Varsities battle to find black profs
Law students blame faculty politics and ‘culture of exclusion’
The law faculties at the universities of Cape Town (UCT) and the Western Cape (UWC) do not have any black African professors or associate professors from SA.
Several senior black academics who have been appointed are from other countries.
This was revealed in a Sunday Times survey of universities after a group of UCT law students said their faculty had lost a number of brilliant emerging black academics.
"Some ... made mention of how faculty politics involving mostly senior staff led to them feeling demoralised, unwelcome and in some instances, bullied," they said.
"If it is a causal connection between the toxic culture of exclusion, which led to the demoralisation of the now absent black academics and the current appointment of only white academics, the faculty must provide adequate explanation for this current situation."
UCT described the contents of the letter as "grossly inaccurate".
The complaint coincides with this week's launch of the book Black Academic Voices: The South African Experience.
The book captures the personal accounts of lived experiences of black academics at South African universities in the context of the ongoing debate over transformation.
At the University of Pretoria in 2007, a group of law faculty academics flagged concerns over lack of transformation. Christof Heyns, who was dean in 2006, wrote at the time: "The present composition of our teaching staff, especially in terms of race, is indefensible."
Heyns, now a professor of human-rights law at the university, said this week: "We are still far from where we should be in terms of the composition of our staff and undergraduate student body.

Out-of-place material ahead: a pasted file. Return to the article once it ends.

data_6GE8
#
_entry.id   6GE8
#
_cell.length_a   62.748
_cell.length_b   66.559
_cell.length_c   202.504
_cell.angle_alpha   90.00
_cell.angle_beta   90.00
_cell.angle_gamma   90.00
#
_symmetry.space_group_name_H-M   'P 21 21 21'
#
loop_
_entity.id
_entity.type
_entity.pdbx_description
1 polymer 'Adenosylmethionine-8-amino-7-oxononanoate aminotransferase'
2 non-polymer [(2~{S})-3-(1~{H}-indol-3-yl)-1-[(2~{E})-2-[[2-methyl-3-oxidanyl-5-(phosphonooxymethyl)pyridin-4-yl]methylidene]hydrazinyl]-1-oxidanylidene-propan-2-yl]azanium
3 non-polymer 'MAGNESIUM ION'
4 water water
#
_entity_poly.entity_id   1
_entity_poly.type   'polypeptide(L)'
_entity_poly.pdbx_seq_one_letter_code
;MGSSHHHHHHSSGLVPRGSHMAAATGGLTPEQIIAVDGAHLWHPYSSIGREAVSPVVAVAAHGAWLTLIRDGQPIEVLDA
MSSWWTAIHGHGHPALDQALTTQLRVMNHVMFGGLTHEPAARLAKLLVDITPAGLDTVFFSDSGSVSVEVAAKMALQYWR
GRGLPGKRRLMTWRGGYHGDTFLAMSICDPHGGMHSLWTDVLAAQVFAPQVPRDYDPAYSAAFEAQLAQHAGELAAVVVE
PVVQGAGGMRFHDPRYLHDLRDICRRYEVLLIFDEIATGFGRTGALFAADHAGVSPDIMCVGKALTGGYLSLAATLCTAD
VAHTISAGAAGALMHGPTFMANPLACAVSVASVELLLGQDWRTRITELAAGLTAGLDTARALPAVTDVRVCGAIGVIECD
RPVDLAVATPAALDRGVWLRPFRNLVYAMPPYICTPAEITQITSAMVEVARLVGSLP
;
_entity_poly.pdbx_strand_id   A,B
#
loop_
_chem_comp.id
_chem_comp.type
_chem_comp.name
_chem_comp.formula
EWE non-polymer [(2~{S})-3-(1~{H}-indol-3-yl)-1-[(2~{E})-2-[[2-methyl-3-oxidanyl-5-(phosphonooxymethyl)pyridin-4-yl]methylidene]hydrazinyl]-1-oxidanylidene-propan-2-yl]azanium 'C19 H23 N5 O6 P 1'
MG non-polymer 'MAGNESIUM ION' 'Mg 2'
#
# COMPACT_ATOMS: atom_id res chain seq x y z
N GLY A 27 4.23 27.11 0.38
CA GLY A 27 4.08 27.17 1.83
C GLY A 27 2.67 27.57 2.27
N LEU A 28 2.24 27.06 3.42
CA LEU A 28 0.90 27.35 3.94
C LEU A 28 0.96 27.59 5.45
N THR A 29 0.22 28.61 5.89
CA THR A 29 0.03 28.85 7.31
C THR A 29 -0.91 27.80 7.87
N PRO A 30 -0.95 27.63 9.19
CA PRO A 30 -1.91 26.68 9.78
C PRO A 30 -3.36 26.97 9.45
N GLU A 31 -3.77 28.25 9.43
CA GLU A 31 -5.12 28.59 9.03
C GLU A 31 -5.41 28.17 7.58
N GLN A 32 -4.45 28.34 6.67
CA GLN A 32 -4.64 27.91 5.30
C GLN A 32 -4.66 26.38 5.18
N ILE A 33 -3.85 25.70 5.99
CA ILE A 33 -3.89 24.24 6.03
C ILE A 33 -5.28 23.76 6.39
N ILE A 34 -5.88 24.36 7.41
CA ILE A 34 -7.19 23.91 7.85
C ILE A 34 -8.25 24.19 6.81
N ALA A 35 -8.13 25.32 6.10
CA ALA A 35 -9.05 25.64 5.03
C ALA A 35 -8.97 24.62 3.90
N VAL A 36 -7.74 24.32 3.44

Staff percentages remain a problem as is the case with other faculties, but I think there is considerable progress."
According to figures from the faculty board, South African black academic staff had doubled from 14% in 2012 to 29% last year.
But in law schools across the country, white professors and associate professors still outnumber their counterparts from other races. Seven of the universities that responded have a total of 25 professors and associates from other countries.
The law faculties at Stellenbosch and North-West each have only black African South African professor.
Figures supplied by the seven universities reveal that 47.2% of academics were white compared with 28.5% black African, 8.6% coloured, 7.8% Indian and 7.8% from other nationalities. At UCT, 43 of 89 academics are white and 14 are black African.
Jacques de Ville, dean of law at UWC, said the university's attempts to hire black African professors and associate professors from SA had failed because of higher salaries offered at other universities.
"Earlier this year, we offered a full professor post to an African associate professor from the University of South Africa, but it was declined due to the lower salary scale at UWC," he said.
Danwood Chirwa, UCT's dean of law, denied that the faculty had lost "a number of brilliant emerging black academics", saying at least 10 young black academics had joined between 2017 and this month.
"There is every reason to suggest that the faculty's efforts to become more demographically inclusive are starting to bear fruit," he said.
Commenting on the students' claims that some black academics who had left mentioned how faculty politics involving mostly senior staff had led to them feeling demoralised, Chirwa said academics "do not play politics".
He added: "They are employed to teach and research and are held accountable for the manner in which they discharge their responsibilities."
North-West University spokesperson Louis Jacobs said though the faculty had taken steps to improve the demographics of its academic staff, there was a scarcity of senior academics from the designated group."We have advertised for a number of positions at associate professor and professorial level for four times in a row over 18 months, and have been able to appoint one candidate from the designated group," he said.University of Johannesburg spokesperson Herman Esterhuizen said that from having only one black South African associate professor in 2008, it now had two black South African professors and three associate professors.Nelson Mandela University spokesperson Zandile Mbabela said there was an under-representation of black professors."A challenge has been the difficulties associated with obtaining a pool of black academics who are suitably qualified for appointment at professorial ranks," she said.Unisa said it was not satisfied with its "disproportionate number of white professors and associate professors".